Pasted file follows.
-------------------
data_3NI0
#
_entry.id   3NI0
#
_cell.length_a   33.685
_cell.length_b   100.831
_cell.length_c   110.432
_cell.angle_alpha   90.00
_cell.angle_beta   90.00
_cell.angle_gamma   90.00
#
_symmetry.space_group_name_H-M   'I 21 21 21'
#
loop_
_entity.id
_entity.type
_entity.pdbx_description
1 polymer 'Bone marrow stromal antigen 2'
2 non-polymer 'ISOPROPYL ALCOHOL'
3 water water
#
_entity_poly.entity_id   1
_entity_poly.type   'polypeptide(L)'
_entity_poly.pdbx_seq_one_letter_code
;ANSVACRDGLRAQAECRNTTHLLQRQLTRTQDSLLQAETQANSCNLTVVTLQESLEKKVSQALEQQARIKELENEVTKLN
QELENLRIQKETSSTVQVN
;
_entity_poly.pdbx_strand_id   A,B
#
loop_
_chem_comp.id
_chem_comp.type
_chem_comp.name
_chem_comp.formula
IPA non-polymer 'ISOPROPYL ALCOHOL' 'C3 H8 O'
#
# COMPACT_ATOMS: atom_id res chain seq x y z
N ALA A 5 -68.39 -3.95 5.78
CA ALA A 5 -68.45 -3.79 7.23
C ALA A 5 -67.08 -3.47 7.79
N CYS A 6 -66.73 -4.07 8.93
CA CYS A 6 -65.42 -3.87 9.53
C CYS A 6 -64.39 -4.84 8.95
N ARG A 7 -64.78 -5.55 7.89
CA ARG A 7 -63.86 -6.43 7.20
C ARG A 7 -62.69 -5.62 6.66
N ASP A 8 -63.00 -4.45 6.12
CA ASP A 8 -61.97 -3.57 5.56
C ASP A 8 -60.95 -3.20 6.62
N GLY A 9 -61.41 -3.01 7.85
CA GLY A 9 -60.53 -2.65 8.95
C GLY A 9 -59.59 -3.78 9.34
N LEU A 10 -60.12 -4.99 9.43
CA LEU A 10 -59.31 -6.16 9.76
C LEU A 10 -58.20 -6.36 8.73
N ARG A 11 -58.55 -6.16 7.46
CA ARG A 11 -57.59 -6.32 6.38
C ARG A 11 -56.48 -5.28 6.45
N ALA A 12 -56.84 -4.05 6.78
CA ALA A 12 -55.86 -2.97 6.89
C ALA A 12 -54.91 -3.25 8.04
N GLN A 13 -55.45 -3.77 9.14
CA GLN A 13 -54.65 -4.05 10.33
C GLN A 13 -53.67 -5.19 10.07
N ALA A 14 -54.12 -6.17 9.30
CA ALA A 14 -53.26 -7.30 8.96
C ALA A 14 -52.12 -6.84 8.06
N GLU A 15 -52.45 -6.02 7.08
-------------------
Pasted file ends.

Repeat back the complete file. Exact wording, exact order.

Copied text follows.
data_3NI0
#
_entry.id   3NI0
#
_cell.length_a   33.685
_cell.length_b   100.831
_cell.length_c   110.432
_cell.angle_alpha   90.00
_cell.angle_beta   90.00
_cell.angle_gamma   90.00
#
_symmetry.space_group_name_H-M   'I 21 21 21'
#
loop_
_entity.id
_entity.type
_entity.pdbx_description
1 polymer 'Bone marrow stromal antigen 2'
2 non-polymer 'ISOPROPYL ALCOHOL'
3 water water
#
_entity_poly.entity_id   1
_entity_poly.type   'polypeptide(L)'
_entity_poly.pdbx_seq_one_letter_code
;ANSVACRDGLRAQAECRNTTHLLQRQLTRTQDSLLQAETQANSCNLTVVTLQESLEKKVSQALEQQARIKELENEVTKLN
QELENLRIQKETSSTVQVN
;
_entity_poly.pdbx_strand_id   A,B
#
loop_
_chem_comp.id
_chem_comp.type
_chem_comp.name
_chem_comp.formula
IPA non-polymer 'ISOPROPYL ALCOHOL' 'C3 H8 O'
#
# COMPACT_ATOMS: atom_id res chain seq x y z
N ALA A 5 -68.39 -3.95 5.78
CA ALA A 5 -68.45 -3.79 7.23
C ALA A 5 -67.08 -3.47 7.79
N CYS A 6 -66.73 -4.07 8.93
CA CYS A 6 -65.42 -3.87 9.53
C CYS A 6 -64.39 -4.84 8.95
N ARG A 7 -64.78 -5.55 7.89
CA ARG A 7 -63.86 -6.43 7.20
C ARG A 7 -62.69 -5.62 6.66
N ASP A 8 -63.00 -4.45 6.12
CA ASP A 8 -61.97 -3.57 5.56
C ASP A 8 -60.95 -3.20 6.62
N GLY A 9 -61.41 -3.01 7.85
CA GLY A 9 -60.53 -2.65 8.95
C GLY A 9 -59.59 -3.78 9.34
N LEU A 10 -60.12 -4.99 9.43
CA LEU A 10 -59.31 -6.16 9.76
C LEU A 10 -58.20 -6.36 8.73
N ARG A 11 -58.55 -6.16 7.46
CA ARG A 11 -57.59 -6.32 6.38
C ARG A 11 -56.48 -5.28 6.45
N ALA A 12 -56.84 -4.05 6.78
CA ALA A 12 -55.86 -2.97 6.89
C ALA A 12 -54.91 -3.25 8.04
N GLN A 13 -55.45 -3.77 9.14
CA GLN A 13 -54.65 -4.05 10.33
C GLN A 13 -53.67 -5.19 10.07
N ALA A 14 -54.12 -6.17 9.30
CA ALA A 14 -53.26 -7.30 8.96
C ALA A 14 -52.12 -6.84 8.06
N GLU A 15 -52.45 -6.02 7.08